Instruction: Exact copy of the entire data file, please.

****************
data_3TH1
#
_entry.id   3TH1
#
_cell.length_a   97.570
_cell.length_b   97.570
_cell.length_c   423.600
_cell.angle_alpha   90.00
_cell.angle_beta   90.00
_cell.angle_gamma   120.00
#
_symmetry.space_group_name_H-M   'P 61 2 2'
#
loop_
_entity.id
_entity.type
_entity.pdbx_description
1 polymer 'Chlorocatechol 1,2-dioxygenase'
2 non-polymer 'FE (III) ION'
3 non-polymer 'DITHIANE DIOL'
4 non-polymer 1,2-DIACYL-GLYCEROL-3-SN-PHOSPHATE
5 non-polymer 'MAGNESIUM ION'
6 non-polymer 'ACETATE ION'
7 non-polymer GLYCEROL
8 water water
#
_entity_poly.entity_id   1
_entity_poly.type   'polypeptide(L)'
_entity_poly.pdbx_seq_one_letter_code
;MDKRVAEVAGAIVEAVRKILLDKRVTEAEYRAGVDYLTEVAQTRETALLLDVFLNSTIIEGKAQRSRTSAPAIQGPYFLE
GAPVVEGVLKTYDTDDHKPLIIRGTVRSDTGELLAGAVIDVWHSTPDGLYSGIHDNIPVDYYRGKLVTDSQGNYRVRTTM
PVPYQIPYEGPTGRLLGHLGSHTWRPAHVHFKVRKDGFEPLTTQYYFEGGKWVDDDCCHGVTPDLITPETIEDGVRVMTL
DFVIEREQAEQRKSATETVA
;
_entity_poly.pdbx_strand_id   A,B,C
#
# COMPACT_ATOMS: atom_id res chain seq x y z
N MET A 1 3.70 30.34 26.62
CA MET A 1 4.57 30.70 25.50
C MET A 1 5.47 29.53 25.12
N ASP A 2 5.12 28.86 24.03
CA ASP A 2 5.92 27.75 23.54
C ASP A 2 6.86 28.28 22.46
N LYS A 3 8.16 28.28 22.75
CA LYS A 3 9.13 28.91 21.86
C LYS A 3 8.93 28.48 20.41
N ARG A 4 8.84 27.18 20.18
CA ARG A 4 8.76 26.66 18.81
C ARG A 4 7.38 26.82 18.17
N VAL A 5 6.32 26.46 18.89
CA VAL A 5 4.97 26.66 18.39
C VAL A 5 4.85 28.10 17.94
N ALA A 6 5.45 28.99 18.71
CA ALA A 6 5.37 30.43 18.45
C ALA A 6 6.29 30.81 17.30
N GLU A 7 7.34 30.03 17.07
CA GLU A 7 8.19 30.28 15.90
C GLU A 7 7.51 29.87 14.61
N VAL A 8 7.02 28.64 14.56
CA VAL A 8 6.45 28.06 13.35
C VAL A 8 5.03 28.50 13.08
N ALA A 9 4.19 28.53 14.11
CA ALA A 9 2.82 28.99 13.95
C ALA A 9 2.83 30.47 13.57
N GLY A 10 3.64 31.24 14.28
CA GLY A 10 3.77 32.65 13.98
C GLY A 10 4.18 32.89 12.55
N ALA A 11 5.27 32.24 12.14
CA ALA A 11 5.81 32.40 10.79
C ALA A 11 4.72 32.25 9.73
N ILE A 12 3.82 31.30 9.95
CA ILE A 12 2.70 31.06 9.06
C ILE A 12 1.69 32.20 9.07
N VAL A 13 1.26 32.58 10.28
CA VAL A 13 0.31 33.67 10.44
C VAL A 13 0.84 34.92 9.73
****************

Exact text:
data_3TH1
#
_entry.id   3TH1
#
_cell.length_a   97.570
_cell.length_b   97.570
_cell.length_c   423.600
_cell.angle_alpha   90.00
_cell.angle_beta   90.00
_cell.angle_gamma   120.00
#
_symmetry.space_group_name_H-M   'P 61 2 2'
#
loop_
_entity.id
_entity.type
_entity.pdbx_description
1 polymer 'Chlorocatechol 1,2-dioxygenase'
2 non-polymer 'FE (III) ION'
3 non-polymer 'DITHIANE DIOL'
4 non-polymer 1,2-DIACYL-GLYCEROL-3-SN-PHOSPHATE
5 non-polymer 'MAGNESIUM ION'
6 non-polymer 'ACETATE ION'
7 non-polymer GLYCEROL
8 water water
#
_entity_poly.entity_id   1
_entity_poly.type   'polypeptide(L)'
_entity_poly.pdbx_seq_one_letter_code
;MDKRVAEVAGAIVEAVRKILLDKRVTEAEYRAGVDYLTEVAQTRETALLLDVFLNSTIIEGKAQRSRTSAPAIQGPYFLE
GAPVVEGVLKTYDTDDHKPLIIRGTVRSDTGELLAGAVIDVWHSTPDGLYSGIHDNIPVDYYRGKLVTDSQGNYRVRTTM
PVPYQIPYEGPTGRLLGHLGSHTWRPAHVHFKVRKDGFEPLTTQYYFEGGKWVDDDCCHGVTPDLITPETIEDGVRVMTL
DFVIEREQAEQRKSATETVA
;
_entity_poly.pdbx_strand_id   A,B,C
#
# COMPACT_ATOMS: atom_id res chain seq x y z
N MET A 1 3.70 30.34 26.62
CA MET A 1 4.57 30.70 25.50
C MET A 1 5.47 29.53 25.12
N ASP A 2 5.12 28.86 24.03
CA ASP A 2 5.92 27.75 23.54
C ASP A 2 6.86 28.28 22.46
N LYS A 3 8.16 28.28 22.75
CA LYS A 3 9.13 28.91 21.86
C LYS A 3 8.93 28.48 20.41
N ARG A 4 8.84 27.18 20.18
CA ARG A 4 8.76 26.66 18.81
C ARG A 4 7.38 26.82 18.17
N VAL A 5 6.32 26.46 18.89
CA VAL A 5 4.97 26.66 18.39
C VAL A 5 4.85 28.10 17.94
N ALA A 6 5.45 28.99 18.71
CA ALA A 6 5.37 30.43 18.45
C ALA A 6 6.29 30.81 17.30
N GLU A 7 7.34 30.03 17.07
CA GLU A 7 8.19 30.28 15.90
C GLU A 7 7.51 29.87 14.61
N VAL A 8 7.02 28.64 14.56
CA VAL A 8 6.45 28.06 13.35
C VAL A 8 5.03 28.50 13.08
N ALA A 9 4.19 28.53 14.11
CA ALA A 9 2.82 28.99 13.95
C ALA A 9 2.83 30.47 13.57
N GLY A 10 3.64 31.24 14.28
CA GLY A 10 3.77 32.65 13.98
C GLY A 10 4.18 32.89 12.55
N ALA A 11 5.27 32.24 12.14
CA ALA A 11 5.81 32.40 10.79
C ALA A 11 4.72 32.25 9.73
N ILE A 12 3.82 31.30 9.95
CA ILE A 12 2.70 31.06 9.06
C ILE A 12 1.69 32.20 9.07
N VAL A 13 1.26 32.58 10.28
CA VAL A 13 0.31 33.67 10.44
C VAL A 13 0.84 34.92 9.73